The Georgia World Congress Center hosts multiple industry events bringing hundreds of thousands of conventioneers to Atlanta each year.
But even though they spend millions of dollars on hotels and restaurants, only a small proportion of the deals they sign behind closed doors radiate out to the Georgia economy.
It’s safe to say that things are different at the International Poultry Expo, which has been held annually in Atlanta for the past 65 years.
Georgia is the top poultry state in the U.S., which leads the world in producing “broilers,” whole chickens raised for meat. Appropriately, then, Georgians continued to dominate the show in 2012, with 4,562 attendees hailing from the state, compared with 994 from Illinois, the next highest sender.
Georgia’s influence wasn’t lost on attendees, despite the fact that many of the companies peddling enzymes for feed additives or showing off pellet mills, extruders and pumps hailed from the Midwest, the nation’s breadbasket.
At the booth for Calpis, a Japanese manufacturer of probiotic feed additives that is planning a plant in Peachtree City, one of the reps educated Global Atlanta about Georgia’s “five p’s” of agriculture – peaches, peanuts, pine trees, pecans, and of course, poultry.
A little down the line was Nova-Tech Engineering LLC, a Minnesota-based company displaying a mechanical system for treating the beaks of day-old chicks.
In what must be a harrowing experience for the newborn birds, they are placed in “cradles” that are rapidly conveyed through a rectangular steel box filled with moving parts, where their beaks are zapped with infrared lasers. The resulting rounded shape keep these “natural carnivores” from harming each other as they grow up in close quarters.
Nova-Tech leases the machines to poultry producers, using an Internet-connected system to keep a real-time tab on the number of birds processed, said Pablo Rubio, a sales manager for the Americas, who added that Georgia is well-known as a chicken capital.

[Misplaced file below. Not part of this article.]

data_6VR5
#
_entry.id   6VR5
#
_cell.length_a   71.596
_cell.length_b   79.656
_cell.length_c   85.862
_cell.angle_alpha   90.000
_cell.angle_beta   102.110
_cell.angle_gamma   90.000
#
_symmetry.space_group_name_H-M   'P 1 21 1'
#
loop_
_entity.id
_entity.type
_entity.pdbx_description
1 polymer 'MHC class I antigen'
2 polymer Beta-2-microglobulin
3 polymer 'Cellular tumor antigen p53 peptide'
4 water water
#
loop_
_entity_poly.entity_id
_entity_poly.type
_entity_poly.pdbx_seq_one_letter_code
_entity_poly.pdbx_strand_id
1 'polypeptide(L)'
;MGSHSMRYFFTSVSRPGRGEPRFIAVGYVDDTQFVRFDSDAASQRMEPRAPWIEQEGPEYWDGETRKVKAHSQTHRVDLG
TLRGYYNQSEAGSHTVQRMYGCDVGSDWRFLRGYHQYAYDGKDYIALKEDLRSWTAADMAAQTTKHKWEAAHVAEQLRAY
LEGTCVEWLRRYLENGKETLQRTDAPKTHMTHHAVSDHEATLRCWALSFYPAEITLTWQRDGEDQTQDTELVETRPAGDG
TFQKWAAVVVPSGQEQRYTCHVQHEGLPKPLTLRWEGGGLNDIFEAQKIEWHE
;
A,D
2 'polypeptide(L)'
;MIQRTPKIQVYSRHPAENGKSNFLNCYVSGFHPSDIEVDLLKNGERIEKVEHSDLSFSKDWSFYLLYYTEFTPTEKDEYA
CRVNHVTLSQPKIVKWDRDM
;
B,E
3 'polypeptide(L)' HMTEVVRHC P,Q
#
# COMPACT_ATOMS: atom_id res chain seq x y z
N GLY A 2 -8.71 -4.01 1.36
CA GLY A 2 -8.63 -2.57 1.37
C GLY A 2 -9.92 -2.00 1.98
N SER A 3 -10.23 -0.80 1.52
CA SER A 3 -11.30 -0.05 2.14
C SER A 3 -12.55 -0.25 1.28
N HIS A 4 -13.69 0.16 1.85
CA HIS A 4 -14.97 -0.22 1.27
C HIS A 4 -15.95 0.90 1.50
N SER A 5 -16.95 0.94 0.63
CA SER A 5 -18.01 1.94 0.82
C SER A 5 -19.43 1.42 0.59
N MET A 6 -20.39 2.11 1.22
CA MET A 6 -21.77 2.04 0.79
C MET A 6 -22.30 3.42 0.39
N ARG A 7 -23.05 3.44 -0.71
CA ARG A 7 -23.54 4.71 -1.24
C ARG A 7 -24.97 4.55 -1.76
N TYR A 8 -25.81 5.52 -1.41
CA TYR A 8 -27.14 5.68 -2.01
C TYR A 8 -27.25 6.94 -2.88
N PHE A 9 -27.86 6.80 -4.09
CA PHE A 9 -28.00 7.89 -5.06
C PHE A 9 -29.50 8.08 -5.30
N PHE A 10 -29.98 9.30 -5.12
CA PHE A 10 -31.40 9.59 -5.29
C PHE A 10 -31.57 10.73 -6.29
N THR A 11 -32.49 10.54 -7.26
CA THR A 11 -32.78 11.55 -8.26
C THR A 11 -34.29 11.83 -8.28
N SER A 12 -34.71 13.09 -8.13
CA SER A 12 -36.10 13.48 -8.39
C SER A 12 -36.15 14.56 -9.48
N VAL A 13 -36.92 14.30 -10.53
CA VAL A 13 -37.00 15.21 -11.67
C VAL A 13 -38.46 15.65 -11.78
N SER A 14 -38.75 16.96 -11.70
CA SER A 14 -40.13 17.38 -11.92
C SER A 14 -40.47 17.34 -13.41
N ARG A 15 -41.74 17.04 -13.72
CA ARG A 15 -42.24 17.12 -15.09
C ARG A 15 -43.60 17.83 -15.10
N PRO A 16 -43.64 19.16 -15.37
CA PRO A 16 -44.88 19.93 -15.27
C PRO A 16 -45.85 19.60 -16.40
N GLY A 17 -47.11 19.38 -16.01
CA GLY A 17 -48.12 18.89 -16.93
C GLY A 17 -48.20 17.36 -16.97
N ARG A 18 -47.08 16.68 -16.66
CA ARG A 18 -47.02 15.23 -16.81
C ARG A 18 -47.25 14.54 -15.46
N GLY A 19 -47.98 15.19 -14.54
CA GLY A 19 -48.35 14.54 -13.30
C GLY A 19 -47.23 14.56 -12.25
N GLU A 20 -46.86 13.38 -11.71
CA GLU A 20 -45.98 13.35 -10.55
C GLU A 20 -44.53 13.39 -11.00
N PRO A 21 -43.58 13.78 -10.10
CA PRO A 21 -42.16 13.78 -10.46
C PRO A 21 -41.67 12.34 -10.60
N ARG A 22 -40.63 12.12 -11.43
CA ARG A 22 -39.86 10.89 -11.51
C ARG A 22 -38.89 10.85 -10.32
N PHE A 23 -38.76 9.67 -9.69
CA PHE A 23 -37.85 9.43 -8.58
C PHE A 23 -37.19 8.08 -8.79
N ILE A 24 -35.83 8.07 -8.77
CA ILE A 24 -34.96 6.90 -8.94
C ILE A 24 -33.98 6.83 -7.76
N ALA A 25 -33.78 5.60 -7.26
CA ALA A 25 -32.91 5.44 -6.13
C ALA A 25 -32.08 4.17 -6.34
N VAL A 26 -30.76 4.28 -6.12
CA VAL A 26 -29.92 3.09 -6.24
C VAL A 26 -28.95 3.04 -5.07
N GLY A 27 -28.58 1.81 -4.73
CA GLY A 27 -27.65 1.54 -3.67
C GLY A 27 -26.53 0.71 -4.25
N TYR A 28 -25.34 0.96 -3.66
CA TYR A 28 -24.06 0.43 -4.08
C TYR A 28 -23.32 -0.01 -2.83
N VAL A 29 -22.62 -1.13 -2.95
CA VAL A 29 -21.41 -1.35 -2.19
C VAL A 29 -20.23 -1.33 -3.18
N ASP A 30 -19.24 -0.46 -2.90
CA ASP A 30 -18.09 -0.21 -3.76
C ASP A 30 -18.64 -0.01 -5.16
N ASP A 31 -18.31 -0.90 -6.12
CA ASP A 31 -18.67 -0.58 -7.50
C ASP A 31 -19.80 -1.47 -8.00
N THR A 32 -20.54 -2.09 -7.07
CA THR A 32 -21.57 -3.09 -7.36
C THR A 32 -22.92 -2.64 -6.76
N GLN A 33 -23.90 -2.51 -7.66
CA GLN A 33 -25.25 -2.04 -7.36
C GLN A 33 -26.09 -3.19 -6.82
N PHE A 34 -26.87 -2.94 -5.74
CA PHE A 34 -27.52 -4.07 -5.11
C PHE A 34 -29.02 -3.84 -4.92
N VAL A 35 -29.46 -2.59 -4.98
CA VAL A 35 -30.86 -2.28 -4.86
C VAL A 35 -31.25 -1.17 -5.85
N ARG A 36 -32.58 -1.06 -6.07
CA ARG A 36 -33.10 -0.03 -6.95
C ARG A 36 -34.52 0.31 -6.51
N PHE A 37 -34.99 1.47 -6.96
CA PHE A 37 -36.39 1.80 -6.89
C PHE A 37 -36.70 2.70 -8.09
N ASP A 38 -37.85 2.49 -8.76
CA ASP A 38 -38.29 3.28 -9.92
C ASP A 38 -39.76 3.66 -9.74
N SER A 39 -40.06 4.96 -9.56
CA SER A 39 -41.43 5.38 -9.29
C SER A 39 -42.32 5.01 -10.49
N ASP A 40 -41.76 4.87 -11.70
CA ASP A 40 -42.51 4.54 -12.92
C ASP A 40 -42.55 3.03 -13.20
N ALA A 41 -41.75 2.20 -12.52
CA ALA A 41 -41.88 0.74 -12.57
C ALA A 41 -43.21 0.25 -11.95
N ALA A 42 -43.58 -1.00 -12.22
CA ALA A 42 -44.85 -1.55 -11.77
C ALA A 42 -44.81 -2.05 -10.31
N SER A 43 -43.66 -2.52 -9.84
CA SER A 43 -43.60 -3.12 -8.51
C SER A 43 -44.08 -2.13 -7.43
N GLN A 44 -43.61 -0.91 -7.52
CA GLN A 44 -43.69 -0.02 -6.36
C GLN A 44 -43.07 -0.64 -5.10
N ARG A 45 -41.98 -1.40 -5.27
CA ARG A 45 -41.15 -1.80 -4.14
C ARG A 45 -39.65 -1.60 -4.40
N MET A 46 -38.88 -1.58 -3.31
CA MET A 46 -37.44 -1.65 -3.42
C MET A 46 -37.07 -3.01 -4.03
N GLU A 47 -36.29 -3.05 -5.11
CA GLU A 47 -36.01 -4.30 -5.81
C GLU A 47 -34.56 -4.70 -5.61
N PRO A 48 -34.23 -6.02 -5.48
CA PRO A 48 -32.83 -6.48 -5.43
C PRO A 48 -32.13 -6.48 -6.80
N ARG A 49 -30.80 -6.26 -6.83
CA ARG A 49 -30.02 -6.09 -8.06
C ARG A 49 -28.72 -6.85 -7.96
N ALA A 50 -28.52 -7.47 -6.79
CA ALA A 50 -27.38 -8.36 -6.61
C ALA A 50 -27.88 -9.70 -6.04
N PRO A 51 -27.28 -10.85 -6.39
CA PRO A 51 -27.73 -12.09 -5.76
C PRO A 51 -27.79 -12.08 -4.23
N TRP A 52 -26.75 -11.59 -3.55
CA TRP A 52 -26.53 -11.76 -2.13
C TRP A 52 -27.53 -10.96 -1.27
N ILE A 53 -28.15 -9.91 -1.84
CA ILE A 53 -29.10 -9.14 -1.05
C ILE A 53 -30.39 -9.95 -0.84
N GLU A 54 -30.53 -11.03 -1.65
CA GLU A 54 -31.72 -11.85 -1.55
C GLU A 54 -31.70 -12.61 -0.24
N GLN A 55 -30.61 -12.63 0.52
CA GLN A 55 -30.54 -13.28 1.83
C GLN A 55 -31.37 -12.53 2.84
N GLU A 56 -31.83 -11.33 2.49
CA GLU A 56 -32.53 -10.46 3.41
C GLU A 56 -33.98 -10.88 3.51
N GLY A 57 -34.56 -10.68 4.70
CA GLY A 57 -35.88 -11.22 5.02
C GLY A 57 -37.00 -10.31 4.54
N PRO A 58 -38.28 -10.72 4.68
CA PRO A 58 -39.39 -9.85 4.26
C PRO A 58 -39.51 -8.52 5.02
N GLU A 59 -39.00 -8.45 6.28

“It is one of our potential biggest markets in the United States and around the world,” Mr. Rubio said. One of Nova-Tech’s customers is Heritage Breeders of Trion, Ga.
Georgia-based companies also roamed the show. Representatives of metro Atlanta’s Nsonwa Profiles Co. LLC, a startup looking to employ new technology to bolster the poultry industry in the West African nation of Ghana, hoped to garner ideas and support for a chicken collaborative they are looking to launch this year in the country’s Sekondi region.
They have 36 acres of land for a farm but are looking to buy a 9,000-egg incubator where they can hatch chicks and dole them out to farmers who will return them ready for processing after six weeks. The poultry show was a central place to eye the industry’s newest innovations, said E.A. Dillard, a director of the company.
“We know that there are people here who have what we need,” Dr. Dillard told Global Atlanta in an interview.
Beyond sideline deals, the conference’s mainline economic impact is also expected to have grown this year, said Gwen Venable, a spokeswoman for the Tucker, Ga.-based U.S. Poultry and Egg Association, which hosts the event.
It attracted more than 25,000 guests this year, up from 20,651 last year, selling out many nearby hotels.
“We had to go over almost to the airport to get additional rooms. That’s not a bad problem to have,” Ms. Venable said.
A breakdown of attendees and exhibitors by country and state is expected in early March. In 2012, Canada, Mexico, Brazil, Colombia and Venezuela represented the top five sending nations, in that order.